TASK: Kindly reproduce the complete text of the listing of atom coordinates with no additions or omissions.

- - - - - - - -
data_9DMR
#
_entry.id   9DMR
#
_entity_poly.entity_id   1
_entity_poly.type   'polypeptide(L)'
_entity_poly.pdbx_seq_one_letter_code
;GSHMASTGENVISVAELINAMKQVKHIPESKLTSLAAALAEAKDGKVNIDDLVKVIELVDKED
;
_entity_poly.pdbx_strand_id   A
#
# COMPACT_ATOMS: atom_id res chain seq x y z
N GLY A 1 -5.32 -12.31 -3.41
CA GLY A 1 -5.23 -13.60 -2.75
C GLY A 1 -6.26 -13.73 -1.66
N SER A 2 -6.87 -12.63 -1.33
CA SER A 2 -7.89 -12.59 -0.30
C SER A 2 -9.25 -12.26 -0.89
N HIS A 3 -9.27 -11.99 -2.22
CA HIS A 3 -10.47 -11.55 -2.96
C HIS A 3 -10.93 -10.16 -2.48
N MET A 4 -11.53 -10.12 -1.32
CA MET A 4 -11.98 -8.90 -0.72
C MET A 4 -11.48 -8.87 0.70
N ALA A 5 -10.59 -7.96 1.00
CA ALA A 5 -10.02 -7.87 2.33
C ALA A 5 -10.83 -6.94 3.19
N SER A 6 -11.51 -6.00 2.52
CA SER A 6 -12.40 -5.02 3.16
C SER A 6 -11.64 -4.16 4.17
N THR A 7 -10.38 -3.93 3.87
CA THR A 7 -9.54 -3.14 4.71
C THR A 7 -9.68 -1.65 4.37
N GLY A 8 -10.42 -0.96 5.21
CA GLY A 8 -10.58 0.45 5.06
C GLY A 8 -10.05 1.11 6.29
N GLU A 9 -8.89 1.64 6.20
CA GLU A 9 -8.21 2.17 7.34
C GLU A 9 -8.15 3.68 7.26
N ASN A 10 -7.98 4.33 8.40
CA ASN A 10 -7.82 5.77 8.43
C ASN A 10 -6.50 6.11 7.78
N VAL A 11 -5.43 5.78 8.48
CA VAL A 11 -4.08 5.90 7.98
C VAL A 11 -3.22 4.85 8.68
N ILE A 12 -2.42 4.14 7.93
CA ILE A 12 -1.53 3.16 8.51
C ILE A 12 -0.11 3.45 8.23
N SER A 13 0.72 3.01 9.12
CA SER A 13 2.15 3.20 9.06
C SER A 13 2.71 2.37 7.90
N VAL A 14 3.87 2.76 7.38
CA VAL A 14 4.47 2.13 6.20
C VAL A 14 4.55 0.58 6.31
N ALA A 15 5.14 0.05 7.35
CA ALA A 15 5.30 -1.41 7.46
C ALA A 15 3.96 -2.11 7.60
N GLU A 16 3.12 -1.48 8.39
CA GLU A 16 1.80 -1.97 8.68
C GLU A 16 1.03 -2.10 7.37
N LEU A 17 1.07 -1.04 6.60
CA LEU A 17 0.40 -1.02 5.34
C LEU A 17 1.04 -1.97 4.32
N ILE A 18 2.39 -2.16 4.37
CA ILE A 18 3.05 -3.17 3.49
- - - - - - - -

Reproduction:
data_9DMR
#
_entry.id   9DMR
#
_entity_poly.entity_id   1
_entity_poly.type   'polypeptide(L)'
_entity_poly.pdbx_seq_one_letter_code
;GSHMASTGENVISVAELINAMKQVKHIPESKLTSLAAALAEAKDGKVNIDDLVKVIELVDKED
;
_entity_poly.pdbx_strand_id   A
#
# COMPACT_ATOMS: atom_id res chain seq x y z
N GLY A 1 -5.32 -12.31 -3.41
CA GLY A 1 -5.23 -13.60 -2.75
C GLY A 1 -6.26 -13.73 -1.66
N SER A 2 -6.87 -12.63 -1.33
CA SER A 2 -7.89 -12.59 -0.30
C SER A 2 -9.25 -12.26 -0.89
N HIS A 3 -9.27 -11.99 -2.22
CA HIS A 3 -10.47 -11.55 -2.96
C HIS A 3 -10.93 -10.16 -2.48
N MET A 4 -11.53 -10.12 -1.32
CA MET A 4 -11.98 -8.90 -0.72
C MET A 4 -11.48 -8.87 0.70
N ALA A 5 -10.59 -7.96 1.00
CA ALA A 5 -10.02 -7.87 2.33
C ALA A 5 -10.83 -6.94 3.19
N SER A 6 -11.51 -6.00 2.52
CA SER A 6 -12.40 -5.02 3.16
C SER A 6 -11.64 -4.16 4.17
N THR A 7 -10.38 -3.93 3.87
CA THR A 7 -9.54 -3.14 4.71
C THR A 7 -9.68 -1.65 4.37
N GLY A 8 -10.42 -0.96 5.21
CA GLY A 8 -10.58 0.45 5.06
C GLY A 8 -10.05 1.11 6.29
N GLU A 9 -8.89 1.64 6.20
CA GLU A 9 -8.21 2.17 7.34
C GLU A 9 -8.15 3.68 7.26
N ASN A 10 -7.98 4.33 8.40
CA ASN A 10 -7.82 5.77 8.43
C ASN A 10 -6.50 6.11 7.78
N VAL A 11 -5.43 5.78 8.48
CA VAL A 11 -4.08 5.90 7.98
C VAL A 11 -3.22 4.85 8.68
N ILE A 12 -2.42 4.14 7.93
CA ILE A 12 -1.53 3.16 8.51
C ILE A 12 -0.11 3.45 8.23
N SER A 13 0.72 3.01 9.12
CA SER A 13 2.15 3.20 9.06
C SER A 13 2.71 2.37 7.90
N VAL A 14 3.87 2.76 7.38
CA VAL A 14 4.47 2.13 6.20
C VAL A 14 4.55 0.58 6.31
N ALA A 15 5.14 0.05 7.35
CA ALA A 15 5.30 -1.41 7.46
C ALA A 15 3.96 -2.11 7.60
N GLU A 16 3.12 -1.48 8.39
CA GLU A 16 1.80 -1.97 8.68
C GLU A 16 1.03 -2.10 7.37
N LEU A 17 1.07 -1.04 6.60
CA LEU A 17 0.40 -1.02 5.34
C LEU A 17 1.04 -1.97 4.32
N ILE A 18 2.39 -2.16 4.37
CA ILE A 18 3.05 -3.17 3.49